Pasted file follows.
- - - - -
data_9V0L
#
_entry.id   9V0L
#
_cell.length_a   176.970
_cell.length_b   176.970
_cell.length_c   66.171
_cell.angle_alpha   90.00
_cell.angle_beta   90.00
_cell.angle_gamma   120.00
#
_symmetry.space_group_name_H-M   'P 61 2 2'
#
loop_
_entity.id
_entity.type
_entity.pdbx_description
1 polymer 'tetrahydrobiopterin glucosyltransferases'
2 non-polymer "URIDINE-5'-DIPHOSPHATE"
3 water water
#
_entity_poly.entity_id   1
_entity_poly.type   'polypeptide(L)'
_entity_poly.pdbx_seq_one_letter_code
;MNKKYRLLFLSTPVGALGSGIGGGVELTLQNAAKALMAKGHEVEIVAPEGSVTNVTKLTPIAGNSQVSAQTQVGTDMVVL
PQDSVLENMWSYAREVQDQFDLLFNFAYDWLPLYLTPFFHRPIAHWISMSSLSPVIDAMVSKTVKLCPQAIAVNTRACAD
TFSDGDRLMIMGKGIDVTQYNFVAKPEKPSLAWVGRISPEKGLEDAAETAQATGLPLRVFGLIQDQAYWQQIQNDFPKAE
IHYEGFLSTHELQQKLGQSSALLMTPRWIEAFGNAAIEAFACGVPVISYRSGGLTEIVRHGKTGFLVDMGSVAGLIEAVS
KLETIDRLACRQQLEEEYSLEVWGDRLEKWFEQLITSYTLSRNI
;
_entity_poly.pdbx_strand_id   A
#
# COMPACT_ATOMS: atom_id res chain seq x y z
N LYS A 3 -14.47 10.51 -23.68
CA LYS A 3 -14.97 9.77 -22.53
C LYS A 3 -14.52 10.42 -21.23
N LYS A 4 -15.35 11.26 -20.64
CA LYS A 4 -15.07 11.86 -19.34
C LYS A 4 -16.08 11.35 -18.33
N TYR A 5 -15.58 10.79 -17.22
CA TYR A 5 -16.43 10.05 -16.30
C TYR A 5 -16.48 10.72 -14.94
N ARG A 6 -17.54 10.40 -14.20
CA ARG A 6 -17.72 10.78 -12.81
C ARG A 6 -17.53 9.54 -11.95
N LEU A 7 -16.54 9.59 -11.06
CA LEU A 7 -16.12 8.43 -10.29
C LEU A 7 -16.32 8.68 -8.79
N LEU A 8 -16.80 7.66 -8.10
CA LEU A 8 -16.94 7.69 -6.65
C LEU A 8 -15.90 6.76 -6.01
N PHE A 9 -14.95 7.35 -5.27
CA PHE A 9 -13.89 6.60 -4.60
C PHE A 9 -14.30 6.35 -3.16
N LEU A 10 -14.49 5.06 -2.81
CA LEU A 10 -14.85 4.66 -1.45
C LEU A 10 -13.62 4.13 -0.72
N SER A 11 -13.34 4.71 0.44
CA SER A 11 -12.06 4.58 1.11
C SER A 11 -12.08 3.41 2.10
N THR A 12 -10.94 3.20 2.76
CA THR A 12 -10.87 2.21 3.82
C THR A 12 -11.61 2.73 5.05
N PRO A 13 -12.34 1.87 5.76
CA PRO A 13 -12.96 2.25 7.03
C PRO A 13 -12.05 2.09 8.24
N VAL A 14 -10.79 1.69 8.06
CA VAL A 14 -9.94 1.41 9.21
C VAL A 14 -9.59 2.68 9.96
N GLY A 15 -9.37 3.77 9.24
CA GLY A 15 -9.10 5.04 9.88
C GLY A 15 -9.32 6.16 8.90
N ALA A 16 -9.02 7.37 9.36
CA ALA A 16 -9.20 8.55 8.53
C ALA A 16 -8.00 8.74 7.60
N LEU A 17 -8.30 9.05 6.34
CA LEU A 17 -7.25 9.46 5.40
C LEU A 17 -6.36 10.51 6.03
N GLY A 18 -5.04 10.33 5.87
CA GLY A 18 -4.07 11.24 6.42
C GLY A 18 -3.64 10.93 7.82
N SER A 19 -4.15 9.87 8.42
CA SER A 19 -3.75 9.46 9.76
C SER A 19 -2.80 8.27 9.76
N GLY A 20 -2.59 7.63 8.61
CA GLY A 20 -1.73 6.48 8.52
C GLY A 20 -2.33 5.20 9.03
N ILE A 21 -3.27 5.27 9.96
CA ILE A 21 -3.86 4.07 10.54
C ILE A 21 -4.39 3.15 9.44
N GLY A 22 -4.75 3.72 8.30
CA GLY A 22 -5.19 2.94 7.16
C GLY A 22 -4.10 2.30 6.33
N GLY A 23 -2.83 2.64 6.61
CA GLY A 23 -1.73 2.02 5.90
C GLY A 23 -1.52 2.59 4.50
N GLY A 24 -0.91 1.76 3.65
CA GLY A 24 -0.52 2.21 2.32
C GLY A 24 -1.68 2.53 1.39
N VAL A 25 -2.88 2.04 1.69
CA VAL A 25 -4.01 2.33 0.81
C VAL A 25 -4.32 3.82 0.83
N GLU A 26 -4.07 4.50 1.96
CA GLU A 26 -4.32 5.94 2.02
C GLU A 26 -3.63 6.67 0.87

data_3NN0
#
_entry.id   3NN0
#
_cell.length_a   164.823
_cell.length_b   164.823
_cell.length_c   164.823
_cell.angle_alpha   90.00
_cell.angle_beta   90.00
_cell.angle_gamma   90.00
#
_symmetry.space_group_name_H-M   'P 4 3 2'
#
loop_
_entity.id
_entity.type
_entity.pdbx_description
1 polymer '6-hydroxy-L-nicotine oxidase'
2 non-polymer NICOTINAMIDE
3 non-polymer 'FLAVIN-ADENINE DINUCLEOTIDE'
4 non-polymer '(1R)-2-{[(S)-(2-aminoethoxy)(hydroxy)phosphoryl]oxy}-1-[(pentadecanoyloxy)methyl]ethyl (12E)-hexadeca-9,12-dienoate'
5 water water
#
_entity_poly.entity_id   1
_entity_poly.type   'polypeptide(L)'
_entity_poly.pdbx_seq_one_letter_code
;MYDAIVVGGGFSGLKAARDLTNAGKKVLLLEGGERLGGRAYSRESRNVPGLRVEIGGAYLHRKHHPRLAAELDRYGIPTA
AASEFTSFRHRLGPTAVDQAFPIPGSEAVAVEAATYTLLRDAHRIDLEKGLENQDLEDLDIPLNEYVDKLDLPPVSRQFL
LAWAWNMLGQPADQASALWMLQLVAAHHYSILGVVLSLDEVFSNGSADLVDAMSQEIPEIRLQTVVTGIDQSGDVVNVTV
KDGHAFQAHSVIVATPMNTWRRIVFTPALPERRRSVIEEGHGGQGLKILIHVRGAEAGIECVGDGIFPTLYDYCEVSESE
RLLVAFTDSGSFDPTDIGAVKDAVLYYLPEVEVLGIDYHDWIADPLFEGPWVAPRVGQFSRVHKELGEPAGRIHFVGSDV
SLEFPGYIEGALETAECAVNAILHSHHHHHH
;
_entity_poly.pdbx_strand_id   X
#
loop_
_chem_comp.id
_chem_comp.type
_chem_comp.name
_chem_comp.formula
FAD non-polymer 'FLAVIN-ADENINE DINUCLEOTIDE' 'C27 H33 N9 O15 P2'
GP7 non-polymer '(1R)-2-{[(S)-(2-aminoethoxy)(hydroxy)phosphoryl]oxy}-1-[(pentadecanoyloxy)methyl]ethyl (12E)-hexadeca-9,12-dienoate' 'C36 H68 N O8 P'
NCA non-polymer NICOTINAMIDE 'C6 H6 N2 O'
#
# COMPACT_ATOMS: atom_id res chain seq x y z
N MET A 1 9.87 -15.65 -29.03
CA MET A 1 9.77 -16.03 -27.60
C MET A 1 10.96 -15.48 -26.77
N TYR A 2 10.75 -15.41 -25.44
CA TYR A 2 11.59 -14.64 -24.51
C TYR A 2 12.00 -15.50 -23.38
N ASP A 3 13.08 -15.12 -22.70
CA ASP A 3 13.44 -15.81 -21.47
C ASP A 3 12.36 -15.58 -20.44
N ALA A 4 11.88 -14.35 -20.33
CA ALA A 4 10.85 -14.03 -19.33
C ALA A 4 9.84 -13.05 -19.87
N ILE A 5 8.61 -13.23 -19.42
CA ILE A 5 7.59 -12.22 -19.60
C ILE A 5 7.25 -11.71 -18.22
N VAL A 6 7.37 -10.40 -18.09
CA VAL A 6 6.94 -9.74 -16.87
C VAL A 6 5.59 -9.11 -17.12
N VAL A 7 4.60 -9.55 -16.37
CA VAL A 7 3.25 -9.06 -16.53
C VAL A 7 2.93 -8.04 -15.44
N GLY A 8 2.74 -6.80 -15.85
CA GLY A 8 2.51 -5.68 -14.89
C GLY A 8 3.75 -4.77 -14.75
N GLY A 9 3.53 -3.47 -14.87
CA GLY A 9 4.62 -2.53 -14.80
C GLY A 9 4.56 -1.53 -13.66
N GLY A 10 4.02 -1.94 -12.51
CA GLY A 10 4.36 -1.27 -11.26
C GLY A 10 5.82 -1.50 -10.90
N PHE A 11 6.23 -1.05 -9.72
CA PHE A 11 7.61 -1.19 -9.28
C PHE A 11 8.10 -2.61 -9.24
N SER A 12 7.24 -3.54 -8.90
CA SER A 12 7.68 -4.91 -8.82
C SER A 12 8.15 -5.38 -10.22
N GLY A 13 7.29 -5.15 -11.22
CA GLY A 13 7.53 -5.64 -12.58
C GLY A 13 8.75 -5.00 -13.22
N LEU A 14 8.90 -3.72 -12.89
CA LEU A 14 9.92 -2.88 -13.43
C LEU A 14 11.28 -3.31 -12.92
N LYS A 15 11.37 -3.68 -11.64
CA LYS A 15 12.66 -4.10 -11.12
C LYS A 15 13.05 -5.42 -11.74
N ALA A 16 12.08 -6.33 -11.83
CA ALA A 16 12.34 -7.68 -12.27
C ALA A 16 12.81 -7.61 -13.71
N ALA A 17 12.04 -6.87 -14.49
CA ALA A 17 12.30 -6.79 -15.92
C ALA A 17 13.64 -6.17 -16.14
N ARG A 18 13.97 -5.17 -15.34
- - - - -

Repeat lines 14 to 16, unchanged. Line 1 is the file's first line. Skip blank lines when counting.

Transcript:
loop_
_entity.id
_entity.type